Penetration-Mode welds with the desired quality. These variables can

Penetration-Mode HLAW. To fully utilize the benefits of anexpensive laser system, HLAW is conducted primarily in penetration mode. Thisis sometimes referred to as arc-assisted laser welding. In penetration-modeHLAW, the laser generates a keyhole in the metal. Both deep penetration andhigh processing speeds can be achieved with keyhole laser welding.

A keyhole isformed when a laser beam with sufficiently high-power density causes meltingand vaporization of the base metal. As the metal is vaporized, it rapidlyexpands and pushes away from the substrate. This expansion exerts a reactiveforce on the melted substrate called the evaporative recoil force. This recoilforce pushes the melted metal away to form a depression. The melted metal iscontinually pushed out until the depression has formed into a deep keyhole.The keyhole can be partially orfully through the thickness of the metal. In the steady-state condition afterthe keyhole is established, continual vaporization of the bottom and walls ofthe keyhole holds it open against the forces of surface tension and gravity.

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The relationship of laser power density and travel speed dictates thepenetration and width of the keyhole for a given base metal. Power densities onthe order of 106 to 108 W/cm2 are typical for keyhole laser welding.  3. HYBRID LASER ARC WELDINGPARAMETERSKnowledge of each variable and theability to precisely control is necessary to consistently produce hybrid weldswith the desired quality. These variables can produce competing effects on theweld attributes, and balancing the performance of each variable is essential tosuccessful hybrid welding. Table 1 lists the general effects of each HLAW variableon hybrid weld attributes.

The effects listed are typical for welding butt jointsover 6mm (0.24in.) thick or for welding thinner sections at travel speeds above3 m/min (120 in.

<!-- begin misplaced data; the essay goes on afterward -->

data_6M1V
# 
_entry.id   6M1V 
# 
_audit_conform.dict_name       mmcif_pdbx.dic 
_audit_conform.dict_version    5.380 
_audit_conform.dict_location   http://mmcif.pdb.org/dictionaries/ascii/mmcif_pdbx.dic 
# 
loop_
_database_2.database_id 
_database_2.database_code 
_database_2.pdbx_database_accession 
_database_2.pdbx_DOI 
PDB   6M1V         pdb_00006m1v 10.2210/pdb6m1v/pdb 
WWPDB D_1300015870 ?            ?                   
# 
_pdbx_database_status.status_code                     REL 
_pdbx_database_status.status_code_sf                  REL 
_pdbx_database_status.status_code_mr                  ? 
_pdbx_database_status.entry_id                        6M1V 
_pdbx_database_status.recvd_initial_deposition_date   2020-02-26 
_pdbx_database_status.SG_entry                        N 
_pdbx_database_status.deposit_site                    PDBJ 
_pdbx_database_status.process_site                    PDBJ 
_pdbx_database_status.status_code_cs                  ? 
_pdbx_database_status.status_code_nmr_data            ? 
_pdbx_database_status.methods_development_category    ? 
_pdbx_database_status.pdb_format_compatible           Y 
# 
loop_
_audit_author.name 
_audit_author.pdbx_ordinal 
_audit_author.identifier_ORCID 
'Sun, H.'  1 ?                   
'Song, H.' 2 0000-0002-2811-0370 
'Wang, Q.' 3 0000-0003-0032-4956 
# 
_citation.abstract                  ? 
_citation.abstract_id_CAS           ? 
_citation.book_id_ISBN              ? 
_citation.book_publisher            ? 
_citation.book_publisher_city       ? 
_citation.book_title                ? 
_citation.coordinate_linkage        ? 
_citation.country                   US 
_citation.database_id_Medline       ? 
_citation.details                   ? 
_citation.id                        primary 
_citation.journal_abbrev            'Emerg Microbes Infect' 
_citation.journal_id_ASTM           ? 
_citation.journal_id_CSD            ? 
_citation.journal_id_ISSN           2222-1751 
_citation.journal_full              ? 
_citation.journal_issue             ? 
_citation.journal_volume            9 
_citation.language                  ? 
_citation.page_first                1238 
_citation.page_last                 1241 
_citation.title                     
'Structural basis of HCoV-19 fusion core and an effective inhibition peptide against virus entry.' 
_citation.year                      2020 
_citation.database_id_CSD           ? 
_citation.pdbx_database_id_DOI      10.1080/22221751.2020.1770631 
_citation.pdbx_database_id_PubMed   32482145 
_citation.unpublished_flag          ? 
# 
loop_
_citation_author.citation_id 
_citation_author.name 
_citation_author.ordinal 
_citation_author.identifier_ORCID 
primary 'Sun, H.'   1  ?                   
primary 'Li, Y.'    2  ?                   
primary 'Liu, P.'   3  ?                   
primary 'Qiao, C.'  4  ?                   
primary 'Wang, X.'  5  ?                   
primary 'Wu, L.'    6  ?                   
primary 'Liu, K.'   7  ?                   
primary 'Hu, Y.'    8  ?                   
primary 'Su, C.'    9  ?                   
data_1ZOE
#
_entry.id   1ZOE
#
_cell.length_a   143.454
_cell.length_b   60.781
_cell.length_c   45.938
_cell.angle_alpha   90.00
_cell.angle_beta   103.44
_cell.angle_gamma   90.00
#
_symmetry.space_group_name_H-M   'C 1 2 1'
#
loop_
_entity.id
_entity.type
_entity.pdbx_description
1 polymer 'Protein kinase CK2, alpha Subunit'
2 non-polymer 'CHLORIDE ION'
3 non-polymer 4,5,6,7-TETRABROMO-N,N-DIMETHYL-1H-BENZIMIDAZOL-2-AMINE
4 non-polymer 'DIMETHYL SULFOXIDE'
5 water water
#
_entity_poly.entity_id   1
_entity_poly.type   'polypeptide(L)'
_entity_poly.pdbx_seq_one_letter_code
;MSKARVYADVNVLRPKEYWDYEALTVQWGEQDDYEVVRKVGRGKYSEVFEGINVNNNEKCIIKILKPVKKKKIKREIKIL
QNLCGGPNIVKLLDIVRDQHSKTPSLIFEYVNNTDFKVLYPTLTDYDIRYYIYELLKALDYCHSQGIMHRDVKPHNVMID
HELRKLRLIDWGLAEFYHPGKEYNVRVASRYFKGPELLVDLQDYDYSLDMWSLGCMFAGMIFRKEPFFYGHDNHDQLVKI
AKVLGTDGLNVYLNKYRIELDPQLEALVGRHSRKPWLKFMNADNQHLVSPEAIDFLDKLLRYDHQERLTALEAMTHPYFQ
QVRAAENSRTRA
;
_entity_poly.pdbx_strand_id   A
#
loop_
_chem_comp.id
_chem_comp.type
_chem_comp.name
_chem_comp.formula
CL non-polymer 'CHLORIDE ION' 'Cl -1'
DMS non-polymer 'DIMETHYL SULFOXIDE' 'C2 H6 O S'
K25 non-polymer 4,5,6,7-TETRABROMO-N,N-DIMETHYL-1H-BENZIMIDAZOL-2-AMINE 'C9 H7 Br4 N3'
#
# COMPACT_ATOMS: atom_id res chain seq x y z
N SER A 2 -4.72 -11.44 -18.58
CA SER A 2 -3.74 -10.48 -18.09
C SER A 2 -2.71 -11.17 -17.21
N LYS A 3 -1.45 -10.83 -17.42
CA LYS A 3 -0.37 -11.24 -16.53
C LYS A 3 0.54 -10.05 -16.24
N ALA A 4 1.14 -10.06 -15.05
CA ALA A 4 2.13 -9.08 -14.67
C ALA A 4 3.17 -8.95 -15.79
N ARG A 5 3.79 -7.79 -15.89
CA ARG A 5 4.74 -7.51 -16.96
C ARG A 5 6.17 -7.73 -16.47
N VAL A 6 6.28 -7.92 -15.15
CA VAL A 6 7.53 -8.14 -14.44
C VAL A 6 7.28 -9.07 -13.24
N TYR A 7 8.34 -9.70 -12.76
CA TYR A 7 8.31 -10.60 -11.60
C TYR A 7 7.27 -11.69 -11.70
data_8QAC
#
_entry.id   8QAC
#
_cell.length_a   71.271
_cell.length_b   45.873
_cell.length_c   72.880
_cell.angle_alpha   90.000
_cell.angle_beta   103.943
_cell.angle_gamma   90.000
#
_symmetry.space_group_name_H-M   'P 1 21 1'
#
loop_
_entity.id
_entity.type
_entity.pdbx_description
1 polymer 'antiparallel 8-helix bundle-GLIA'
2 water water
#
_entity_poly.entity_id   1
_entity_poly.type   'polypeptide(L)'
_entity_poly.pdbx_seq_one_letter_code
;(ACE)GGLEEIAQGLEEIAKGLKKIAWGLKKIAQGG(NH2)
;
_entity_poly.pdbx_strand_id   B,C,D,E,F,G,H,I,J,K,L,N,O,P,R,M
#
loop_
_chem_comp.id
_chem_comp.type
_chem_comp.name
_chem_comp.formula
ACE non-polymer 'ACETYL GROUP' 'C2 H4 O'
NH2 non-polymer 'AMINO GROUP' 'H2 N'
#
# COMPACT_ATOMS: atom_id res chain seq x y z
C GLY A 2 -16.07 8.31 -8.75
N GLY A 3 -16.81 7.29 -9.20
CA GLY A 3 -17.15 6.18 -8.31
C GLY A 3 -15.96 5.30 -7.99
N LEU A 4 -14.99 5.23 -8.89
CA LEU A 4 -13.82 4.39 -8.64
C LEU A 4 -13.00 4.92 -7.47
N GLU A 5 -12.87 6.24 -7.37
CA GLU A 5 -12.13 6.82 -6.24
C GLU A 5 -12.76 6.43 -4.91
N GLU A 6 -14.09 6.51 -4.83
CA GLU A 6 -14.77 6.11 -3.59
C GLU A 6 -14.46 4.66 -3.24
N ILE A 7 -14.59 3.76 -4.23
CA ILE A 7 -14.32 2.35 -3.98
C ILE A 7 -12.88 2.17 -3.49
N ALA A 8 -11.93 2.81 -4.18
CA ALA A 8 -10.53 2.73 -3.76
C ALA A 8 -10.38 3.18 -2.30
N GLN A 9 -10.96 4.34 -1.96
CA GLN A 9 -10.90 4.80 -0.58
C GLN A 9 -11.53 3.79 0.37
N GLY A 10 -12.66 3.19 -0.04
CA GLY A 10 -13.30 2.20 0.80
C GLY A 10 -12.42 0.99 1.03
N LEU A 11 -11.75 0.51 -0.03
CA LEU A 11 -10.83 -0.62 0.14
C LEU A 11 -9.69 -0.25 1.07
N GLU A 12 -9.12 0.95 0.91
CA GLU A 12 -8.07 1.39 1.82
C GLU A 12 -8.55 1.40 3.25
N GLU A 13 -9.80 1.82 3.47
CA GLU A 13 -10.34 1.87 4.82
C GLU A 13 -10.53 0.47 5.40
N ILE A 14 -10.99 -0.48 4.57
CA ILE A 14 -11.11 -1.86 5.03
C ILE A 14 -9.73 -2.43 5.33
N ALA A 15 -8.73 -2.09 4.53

/min).Hybrid laser arc welding isapplicable over a wide range of travel speeds. Generally, the determiningfactor for welding speed is the productivity requirement. As travel speedincreases, hybrid weld penetration will decrease.

To maintain the required weldpenetration at increasing travel speeds, more laser power and an increased rateof filler-metal deposition is required. If the existing laser equipment islimited in power, then a compromise must be made among travel speed, laserpower, and weld penetration. At travel speeds on the order of 4 m/min (160in./min) or greater, joint-filling capabilities from the GMAW system can belimited. Gas metal arc welding systems are inherently limited to a maximumcurrent output.

For a given electrode diameter, there is a maximum wire feedspeed at the maximum current rating of the GMAW power supply. This limitationcan lead to insufficient filler-metal addition at faster travel speeds. If therequired reinforcement or fillet size cannot be met for a given travel speeddue to the limitations of the GMAW power supply, the travel speed, GMAW source,wire diameter, joint design, or the number of passes must be re-evaluated.Additional GMAW torches with separate power supplies and wire feeders could beused to overcome deposition limitations.Process Orientation. The HLAW process can be oriented in two directions: arc leadingor laser leading. The GMAW process can be positioned behind or in front of thetraveling laser keyhole. If the GMAW process travels behind the laser beam, theHLAW process orientation is referred to as laser leading.

If the GMAW processtravels ahead of the laser, the HLAW process orientation is referred to as arcleading. Figure 1 illustrates the laser-leading and arc-leading processorientations.The main difference between the twoorientations is the angle of the GMAW torch with respect to the direction oftravel. Torch angle can have an effect on the deposited GMAW bead. In thelaser-leading HLAW configuration, the GMAW torch is traveling behind the laserbeam, positioned at a “push angle.” In the arc leading configuration, the torchis at a “drag angle,” traveling in front of the laser beam.

This difference intorch angle can produce different weld surface geometries. In the laser leadingorientation, the deposited weld bead is relatively wide and flat, with largeweld toe angles. With arc leading, the deposited weld bead is more narrow andconvex, with sharper weld toe angles. Torch angle can be adjusted for eachprocess orientation, but there is a limitation to how close the torch can bepositioned to the beam axis, due to the beam convergence angle and obstructionsfrom the laser-focusing optic assembly. Alternatively, the laser beam axis canbe tilted while the GMAW torch is positioned normal to the work.Another reported difference betweenthe two process orientations is in penetration.

If the laser beam is positionedin the arc depression of the GMAW process, the arc-leading configuration canprovide slightly more penetration for HLAW. However, there is conflicting datareporting that the laser-leading process provides deeper penetration. In eithercase, the reported gain in penetration is generally considered insignificantfor most manufacturing applications.